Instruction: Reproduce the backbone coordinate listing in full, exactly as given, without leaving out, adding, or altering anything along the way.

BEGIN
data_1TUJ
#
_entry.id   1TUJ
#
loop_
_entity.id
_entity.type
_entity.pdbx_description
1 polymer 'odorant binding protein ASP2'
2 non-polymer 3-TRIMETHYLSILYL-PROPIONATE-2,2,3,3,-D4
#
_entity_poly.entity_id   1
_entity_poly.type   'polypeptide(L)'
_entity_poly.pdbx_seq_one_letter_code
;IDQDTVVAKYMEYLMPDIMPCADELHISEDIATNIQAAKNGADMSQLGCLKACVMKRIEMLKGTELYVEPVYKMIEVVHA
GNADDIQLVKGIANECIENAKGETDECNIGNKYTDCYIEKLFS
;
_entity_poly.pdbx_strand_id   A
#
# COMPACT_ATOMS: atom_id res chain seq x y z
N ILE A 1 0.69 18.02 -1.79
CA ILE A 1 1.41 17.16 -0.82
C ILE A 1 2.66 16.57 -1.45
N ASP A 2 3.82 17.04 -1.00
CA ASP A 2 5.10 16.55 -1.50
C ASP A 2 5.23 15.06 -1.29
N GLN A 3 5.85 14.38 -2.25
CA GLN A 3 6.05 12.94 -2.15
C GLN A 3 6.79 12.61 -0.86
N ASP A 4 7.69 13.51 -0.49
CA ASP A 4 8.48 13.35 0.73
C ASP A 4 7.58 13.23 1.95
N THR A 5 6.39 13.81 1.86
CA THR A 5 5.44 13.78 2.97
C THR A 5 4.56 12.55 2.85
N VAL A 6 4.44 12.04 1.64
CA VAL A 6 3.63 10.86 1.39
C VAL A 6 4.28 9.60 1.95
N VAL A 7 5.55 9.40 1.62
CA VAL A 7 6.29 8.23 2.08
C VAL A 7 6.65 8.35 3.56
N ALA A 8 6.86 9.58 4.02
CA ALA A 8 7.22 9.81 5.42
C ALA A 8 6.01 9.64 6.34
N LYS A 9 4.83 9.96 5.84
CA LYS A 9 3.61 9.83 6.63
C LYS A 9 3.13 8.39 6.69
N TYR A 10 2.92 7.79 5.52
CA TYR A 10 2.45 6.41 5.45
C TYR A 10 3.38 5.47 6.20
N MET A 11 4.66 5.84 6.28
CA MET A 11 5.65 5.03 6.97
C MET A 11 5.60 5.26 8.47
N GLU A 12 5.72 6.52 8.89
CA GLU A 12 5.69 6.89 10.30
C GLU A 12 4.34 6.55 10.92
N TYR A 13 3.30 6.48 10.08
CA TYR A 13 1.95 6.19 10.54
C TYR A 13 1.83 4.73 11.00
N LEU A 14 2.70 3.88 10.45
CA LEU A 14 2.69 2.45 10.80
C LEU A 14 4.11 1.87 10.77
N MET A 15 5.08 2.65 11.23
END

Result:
data_1TUJ
#
_entry.id   1TUJ
#
loop_
_entity.id
_entity.type
_entity.pdbx_description
1 polymer 'odorant binding protein ASP2'
2 non-polymer 3-TRIMETHYLSILYL-PROPIONATE-2,2,3,3,-D4
#
_entity_poly.entity_id   1
_entity_poly.type   'polypeptide(L)'
_entity_poly.pdbx_seq_one_letter_code
;IDQDTVVAKYMEYLMPDIMPCADELHISEDIATNIQAAKNGADMSQLGCLKACVMKRIEMLKGTELYVEPVYKMIEVVHA
GNADDIQLVKGIANECIENAKGETDECNIGNKYTDCYIEKLFS
;
_entity_poly.pdbx_strand_id   A
#
# COMPACT_ATOMS: atom_id res chain seq x y z
N ILE A 1 0.69 18.02 -1.79
CA ILE A 1 1.41 17.16 -0.82
C ILE A 1 2.66 16.57 -1.45
N ASP A 2 3.82 17.04 -1.00
CA ASP A 2 5.10 16.55 -1.50
C ASP A 2 5.23 15.06 -1.29
N GLN A 3 5.85 14.38 -2.25
CA GLN A 3 6.05 12.94 -2.15
C GLN A 3 6.79 12.61 -0.86
N ASP A 4 7.69 13.51 -0.49
CA ASP A 4 8.48 13.35 0.73
C ASP A 4 7.58 13.23 1.95
N THR A 5 6.39 13.81 1.86
CA THR A 5 5.44 13.78 2.97
C THR A 5 4.56 12.55 2.85
N VAL A 6 4.44 12.04 1.64
CA VAL A 6 3.63 10.86 1.39
C VAL A 6 4.28 9.60 1.95
N VAL A 7 5.55 9.40 1.62
CA VAL A 7 6.29 8.23 2.08
C VAL A 7 6.65 8.35 3.56
N ALA A 8 6.86 9.58 4.02
CA ALA A 8 7.22 9.81 5.42
C ALA A 8 6.01 9.64 6.34
N LYS A 9 4.83 9.96 5.84
CA LYS A 9 3.61 9.83 6.63
C LYS A 9 3.13 8.39 6.69
N TYR A 10 2.92 7.79 5.52
CA TYR A 10 2.45 6.41 5.45
C TYR A 10 3.38 5.47 6.20
N MET A 11 4.66 5.84 6.28
CA MET A 11 5.65 5.03 6.97
C MET A 11 5.60 5.26 8.47
N GLU A 12 5.72 6.52 8.89
CA GLU A 12 5.69 6.89 10.30
C GLU A 12 4.34 6.55 10.92
N TYR A 13 3.30 6.48 10.08
CA TYR A 13 1.95 6.19 10.54
C TYR A 13 1.83 4.73 11.00
N LEU A 14 2.70 3.88 10.45
CA LEU A 14 2.69 2.45 10.80
C LEU A 14 4.11 1.87 10.77
N MET A 15 5.08 2.65 11.23